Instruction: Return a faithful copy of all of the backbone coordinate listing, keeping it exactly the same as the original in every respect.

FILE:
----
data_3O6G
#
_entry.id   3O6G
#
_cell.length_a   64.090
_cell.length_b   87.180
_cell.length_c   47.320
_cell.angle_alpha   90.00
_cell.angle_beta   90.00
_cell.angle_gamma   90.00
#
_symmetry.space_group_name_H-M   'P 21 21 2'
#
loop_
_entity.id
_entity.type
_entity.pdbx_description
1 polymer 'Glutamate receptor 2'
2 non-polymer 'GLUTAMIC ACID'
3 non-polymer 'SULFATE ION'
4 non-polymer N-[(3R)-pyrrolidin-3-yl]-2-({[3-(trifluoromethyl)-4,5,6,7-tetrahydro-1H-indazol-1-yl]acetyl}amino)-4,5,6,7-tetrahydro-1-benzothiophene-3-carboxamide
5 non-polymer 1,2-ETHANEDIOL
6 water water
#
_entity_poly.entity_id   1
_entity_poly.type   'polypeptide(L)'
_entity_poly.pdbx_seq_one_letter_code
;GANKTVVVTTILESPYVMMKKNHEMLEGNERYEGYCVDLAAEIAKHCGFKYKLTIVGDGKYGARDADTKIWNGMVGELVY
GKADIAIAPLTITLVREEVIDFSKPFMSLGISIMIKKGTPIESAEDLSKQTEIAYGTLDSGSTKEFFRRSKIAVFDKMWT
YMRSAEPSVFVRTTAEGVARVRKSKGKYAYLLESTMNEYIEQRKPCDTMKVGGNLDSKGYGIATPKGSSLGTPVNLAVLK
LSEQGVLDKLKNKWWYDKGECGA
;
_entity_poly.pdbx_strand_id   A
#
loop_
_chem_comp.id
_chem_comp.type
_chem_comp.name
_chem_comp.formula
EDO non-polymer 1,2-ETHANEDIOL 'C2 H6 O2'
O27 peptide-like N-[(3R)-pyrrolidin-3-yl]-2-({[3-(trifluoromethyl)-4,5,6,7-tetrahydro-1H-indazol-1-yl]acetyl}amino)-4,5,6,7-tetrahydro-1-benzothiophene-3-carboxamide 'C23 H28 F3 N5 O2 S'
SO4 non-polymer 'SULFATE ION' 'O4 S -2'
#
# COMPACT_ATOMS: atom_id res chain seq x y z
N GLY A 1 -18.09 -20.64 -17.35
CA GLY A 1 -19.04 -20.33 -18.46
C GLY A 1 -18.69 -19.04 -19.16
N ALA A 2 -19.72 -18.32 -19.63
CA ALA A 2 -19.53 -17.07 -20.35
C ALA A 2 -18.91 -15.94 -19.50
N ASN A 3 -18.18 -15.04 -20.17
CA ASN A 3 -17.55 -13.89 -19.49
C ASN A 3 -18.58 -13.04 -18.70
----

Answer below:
data_3O6G
#
_entry.id   3O6G
#
_cell.length_a   64.090
_cell.length_b   87.180
_cell.length_c   47.320
_cell.angle_alpha   90.00
_cell.angle_beta   90.00
_cell.angle_gamma   90.00
#
_symmetry.space_group_name_H-M   'P 21 21 2'
#
loop_
_entity.id
_entity.type
_entity.pdbx_description
1 polymer 'Glutamate receptor 2'
2 non-polymer 'GLUTAMIC ACID'
3 non-polymer 'SULFATE ION'
4 non-polymer N-[(3R)-pyrrolidin-3-yl]-2-({[3-(trifluoromethyl)-4,5,6,7-tetrahydro-1H-indazol-1-yl]acetyl}amino)-4,5,6,7-tetrahydro-1-benzothiophene-3-carboxamide
5 non-polymer 1,2-ETHANEDIOL
6 water water
#
_entity_poly.entity_id   1
_entity_poly.type   'polypeptide(L)'
_entity_poly.pdbx_seq_one_letter_code
;GANKTVVVTTILESPYVMMKKNHEMLEGNERYEGYCVDLAAEIAKHCGFKYKLTIVGDGKYGARDADTKIWNGMVGELVY
GKADIAIAPLTITLVREEVIDFSKPFMSLGISIMIKKGTPIESAEDLSKQTEIAYGTLDSGSTKEFFRRSKIAVFDKMWT
YMRSAEPSVFVRTTAEGVARVRKSKGKYAYLLESTMNEYIEQRKPCDTMKVGGNLDSKGYGIATPKGSSLGTPVNLAVLK
LSEQGVLDKLKNKWWYDKGECGA
;
_entity_poly.pdbx_strand_id   A
#
loop_
_chem_comp.id
_chem_comp.type
_chem_comp.name
_chem_comp.formula
EDO non-polymer 1,2-ETHANEDIOL 'C2 H6 O2'
O27 peptide-like N-[(3R)-pyrrolidin-3-yl]-2-({[3-(trifluoromethyl)-4,5,6,7-tetrahydro-1H-indazol-1-yl]acetyl}amino)-4,5,6,7-tetrahydro-1-benzothiophene-3-carboxamide 'C23 H28 F3 N5 O2 S'
SO4 non-polymer 'SULFATE ION' 'O4 S -2'
#
# COMPACT_ATOMS: atom_id res chain seq x y z
N GLY A 1 -18.09 -20.64 -17.35
CA GLY A 1 -19.04 -20.33 -18.46
C GLY A 1 -18.69 -19.04 -19.16
N ALA A 2 -19.72 -18.32 -19.63
CA ALA A 2 -19.53 -17.07 -20.35
C ALA A 2 -18.91 -15.94 -19.50
N ASN A 3 -18.18 -15.04 -20.17
CA ASN A 3 -17.55 -13.89 -19.49
C ASN A 3 -18.58 -13.04 -18.70